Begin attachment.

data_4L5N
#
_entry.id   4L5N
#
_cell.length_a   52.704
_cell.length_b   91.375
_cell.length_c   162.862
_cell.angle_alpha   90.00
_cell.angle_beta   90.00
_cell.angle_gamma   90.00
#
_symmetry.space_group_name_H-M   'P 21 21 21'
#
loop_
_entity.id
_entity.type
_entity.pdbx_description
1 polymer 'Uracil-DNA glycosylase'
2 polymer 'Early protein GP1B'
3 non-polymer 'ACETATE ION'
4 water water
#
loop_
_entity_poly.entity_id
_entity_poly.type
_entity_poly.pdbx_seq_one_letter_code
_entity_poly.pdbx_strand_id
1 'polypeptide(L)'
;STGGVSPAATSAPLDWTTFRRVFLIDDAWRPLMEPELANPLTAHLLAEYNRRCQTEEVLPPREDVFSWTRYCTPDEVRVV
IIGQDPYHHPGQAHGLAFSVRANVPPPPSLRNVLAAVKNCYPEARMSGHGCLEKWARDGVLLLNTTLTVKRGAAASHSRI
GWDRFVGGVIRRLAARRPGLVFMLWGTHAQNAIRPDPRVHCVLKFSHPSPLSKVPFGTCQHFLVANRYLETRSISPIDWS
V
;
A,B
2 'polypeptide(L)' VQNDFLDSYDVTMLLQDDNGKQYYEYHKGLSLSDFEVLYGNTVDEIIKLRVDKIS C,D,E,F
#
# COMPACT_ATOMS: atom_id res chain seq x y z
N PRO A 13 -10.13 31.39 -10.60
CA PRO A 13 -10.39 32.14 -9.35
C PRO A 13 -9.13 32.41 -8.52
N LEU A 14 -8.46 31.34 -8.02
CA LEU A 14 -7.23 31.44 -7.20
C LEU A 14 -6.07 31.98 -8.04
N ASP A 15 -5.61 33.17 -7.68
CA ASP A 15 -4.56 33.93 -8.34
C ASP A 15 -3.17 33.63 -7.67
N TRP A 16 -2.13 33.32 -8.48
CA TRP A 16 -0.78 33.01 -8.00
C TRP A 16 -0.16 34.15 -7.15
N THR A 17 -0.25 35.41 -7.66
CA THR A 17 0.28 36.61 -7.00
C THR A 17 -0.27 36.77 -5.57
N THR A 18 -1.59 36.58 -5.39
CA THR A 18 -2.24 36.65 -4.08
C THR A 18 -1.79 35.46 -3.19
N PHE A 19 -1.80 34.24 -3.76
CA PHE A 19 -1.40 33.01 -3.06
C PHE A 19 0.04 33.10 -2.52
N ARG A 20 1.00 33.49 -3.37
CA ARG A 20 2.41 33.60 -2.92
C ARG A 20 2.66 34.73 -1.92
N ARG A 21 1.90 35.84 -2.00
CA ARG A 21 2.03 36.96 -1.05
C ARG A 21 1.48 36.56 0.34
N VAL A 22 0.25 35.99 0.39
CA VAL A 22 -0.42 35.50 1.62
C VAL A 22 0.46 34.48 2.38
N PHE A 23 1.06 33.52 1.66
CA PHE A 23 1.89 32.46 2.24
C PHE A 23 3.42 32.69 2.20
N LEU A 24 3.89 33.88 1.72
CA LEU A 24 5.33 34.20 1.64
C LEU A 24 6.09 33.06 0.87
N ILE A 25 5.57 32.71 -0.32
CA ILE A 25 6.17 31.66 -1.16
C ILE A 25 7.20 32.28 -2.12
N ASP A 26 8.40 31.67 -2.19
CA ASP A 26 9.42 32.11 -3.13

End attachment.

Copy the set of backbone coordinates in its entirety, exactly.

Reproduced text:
data_4L5N
#
_entry.id   4L5N
#
_cell.length_a   52.704
_cell.length_b   91.375
_cell.length_c   162.862
_cell.angle_alpha   90.00
_cell.angle_beta   90.00
_cell.angle_gamma   90.00
#
_symmetry.space_group_name_H-M   'P 21 21 21'
#
loop_
_entity.id
_entity.type
_entity.pdbx_description
1 polymer 'Uracil-DNA glycosylase'
2 polymer 'Early protein GP1B'
3 non-polymer 'ACETATE ION'
4 water water
#
loop_
_entity_poly.entity_id
_entity_poly.type
_entity_poly.pdbx_seq_one_letter_code
_entity_poly.pdbx_strand_id
1 'polypeptide(L)'
;STGGVSPAATSAPLDWTTFRRVFLIDDAWRPLMEPELANPLTAHLLAEYNRRCQTEEVLPPREDVFSWTRYCTPDEVRVV
IIGQDPYHHPGQAHGLAFSVRANVPPPPSLRNVLAAVKNCYPEARMSGHGCLEKWARDGVLLLNTTLTVKRGAAASHSRI
GWDRFVGGVIRRLAARRPGLVFMLWGTHAQNAIRPDPRVHCVLKFSHPSPLSKVPFGTCQHFLVANRYLETRSISPIDWS
V
;
A,B
2 'polypeptide(L)' VQNDFLDSYDVTMLLQDDNGKQYYEYHKGLSLSDFEVLYGNTVDEIIKLRVDKIS C,D,E,F
#
# COMPACT_ATOMS: atom_id res chain seq x y z
N PRO A 13 -10.13 31.39 -10.60
CA PRO A 13 -10.39 32.14 -9.35
C PRO A 13 -9.13 32.41 -8.52
N LEU A 14 -8.46 31.34 -8.02
CA LEU A 14 -7.23 31.44 -7.20
C LEU A 14 -6.07 31.98 -8.04
N ASP A 15 -5.61 33.17 -7.68
CA ASP A 15 -4.56 33.93 -8.34
C ASP A 15 -3.17 33.63 -7.67
N TRP A 16 -2.13 33.32 -8.48
CA TRP A 16 -0.78 33.01 -8.00
C TRP A 16 -0.16 34.15 -7.15
N THR A 17 -0.25 35.41 -7.66
CA THR A 17 0.28 36.61 -7.00
C THR A 17 -0.27 36.77 -5.57
N THR A 18 -1.59 36.58 -5.39
CA THR A 18 -2.24 36.65 -4.08
C THR A 18 -1.79 35.46 -3.19
N PHE A 19 -1.80 34.24 -3.76
CA PHE A 19 -1.40 33.01 -3.06
C PHE A 19 0.04 33.10 -2.52
N ARG A 20 1.00 33.49 -3.37
CA ARG A 20 2.41 33.60 -2.92
C ARG A 20 2.66 34.73 -1.92
N ARG A 21 1.90 35.84 -2.00
CA ARG A 21 2.03 36.96 -1.05
C ARG A 21 1.48 36.56 0.34
N VAL A 22 0.25 35.99 0.39
CA VAL A 22 -0.42 35.50 1.62
C VAL A 22 0.46 34.48 2.38
N PHE A 23 1.06 33.52 1.66
CA PHE A 23 1.89 32.46 2.24
C PHE A 23 3.42 32.69 2.20
N LEU A 24 3.89 33.88 1.72
CA LEU A 24 5.33 34.20 1.64
C LEU A 24 6.09 33.06 0.87
N ILE A 25 5.57 32.71 -0.32
CA ILE A 25 6.17 31.66 -1.16
C ILE A 25 7.20 32.28 -2.12
N ASP A 26 8.40 31.67 -2.19
CA ASP A 26 9.42 32.11 -3.13